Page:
MIAMI (AP) -- A home surveillance video shows a South Florida man accused of killing his wife and then posting a picture of her bloody body on Facebook walk away from a confrontation and then return a few moments later to fire a gun.
The weapon can't be seen in the video released Tuesday by the Miami-Dade State Attorney's Office to The Miami Herald. But the camera did pick up the swirl of gunpowder in the air from when authorities say Derek Medina, 31, fatally shot Jennifer Alfonso, 26, at their South Miami home on Aug. 8.
The footage also shows Medina calmly retrieving a jacket and his phone, apparently stopping to take a photo of Alfonso's body and then walking out of the townhome. He turned himself in a short time later at a South Miami police station.
Medina is charged with second-degree murder, but prosecutors will likely seek a first-degree murder indictment in the coming weeks.
Medina has claimed that his wife was the aggressor in the confrontation and that he was acting in self-defense.
Besides the surveillance footage, prosecutors on Tuesday also released Alfonso's diary, where she wrote about her relationship problems with Medina, claiming in one entry that she wanted to "rip his eyes right out" after he ogled other women.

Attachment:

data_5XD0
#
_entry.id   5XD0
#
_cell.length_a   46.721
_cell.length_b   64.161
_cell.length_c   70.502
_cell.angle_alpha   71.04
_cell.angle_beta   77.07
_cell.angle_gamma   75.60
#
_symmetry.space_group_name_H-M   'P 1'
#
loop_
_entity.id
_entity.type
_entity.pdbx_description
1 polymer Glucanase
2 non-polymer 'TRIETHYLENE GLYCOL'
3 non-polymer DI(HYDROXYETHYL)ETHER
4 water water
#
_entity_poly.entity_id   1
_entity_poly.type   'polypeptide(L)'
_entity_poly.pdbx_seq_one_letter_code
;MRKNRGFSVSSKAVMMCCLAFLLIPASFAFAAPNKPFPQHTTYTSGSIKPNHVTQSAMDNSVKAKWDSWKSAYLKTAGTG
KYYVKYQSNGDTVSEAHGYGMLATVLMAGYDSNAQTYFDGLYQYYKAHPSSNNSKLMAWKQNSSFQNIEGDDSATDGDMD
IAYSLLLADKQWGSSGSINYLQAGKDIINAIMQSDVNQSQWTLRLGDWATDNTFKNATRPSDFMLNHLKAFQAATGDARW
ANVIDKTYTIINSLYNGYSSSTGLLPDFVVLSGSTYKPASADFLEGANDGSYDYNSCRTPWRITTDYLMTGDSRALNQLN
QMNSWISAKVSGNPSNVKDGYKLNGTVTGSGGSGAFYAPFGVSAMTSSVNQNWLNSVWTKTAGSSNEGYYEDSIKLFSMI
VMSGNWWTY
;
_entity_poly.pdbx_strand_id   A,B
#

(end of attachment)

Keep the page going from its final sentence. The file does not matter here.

"We have the strangest relationship, to me anyway," she wrote in a Dec. 27 entry. "We get angry at each other for the stupidest things."
Medina made international news last month when he posted the photo of Alfonso's bloody body, slumped on the kitchen floor. Alfonso's 10-year-old daughter from a previous relationship was upstairs at the time and was not harmed.
When posting the photo to Facebook, investigators say Medina also posted a confession.
"I'm going to prison or death sentence for killing my wife. Love you guys. Miss you guys. Take care. Facebook people you'll see me in the news," he wrote on his Facebook page.
In another entry, Mediana wrote, "My wife was punching me and I'm not going to stand anymore with the abuse so I did what I did. Hope u understand me."
Facebook later removed Medina's and Alfonso's Facebook pages at the request of law enforcement.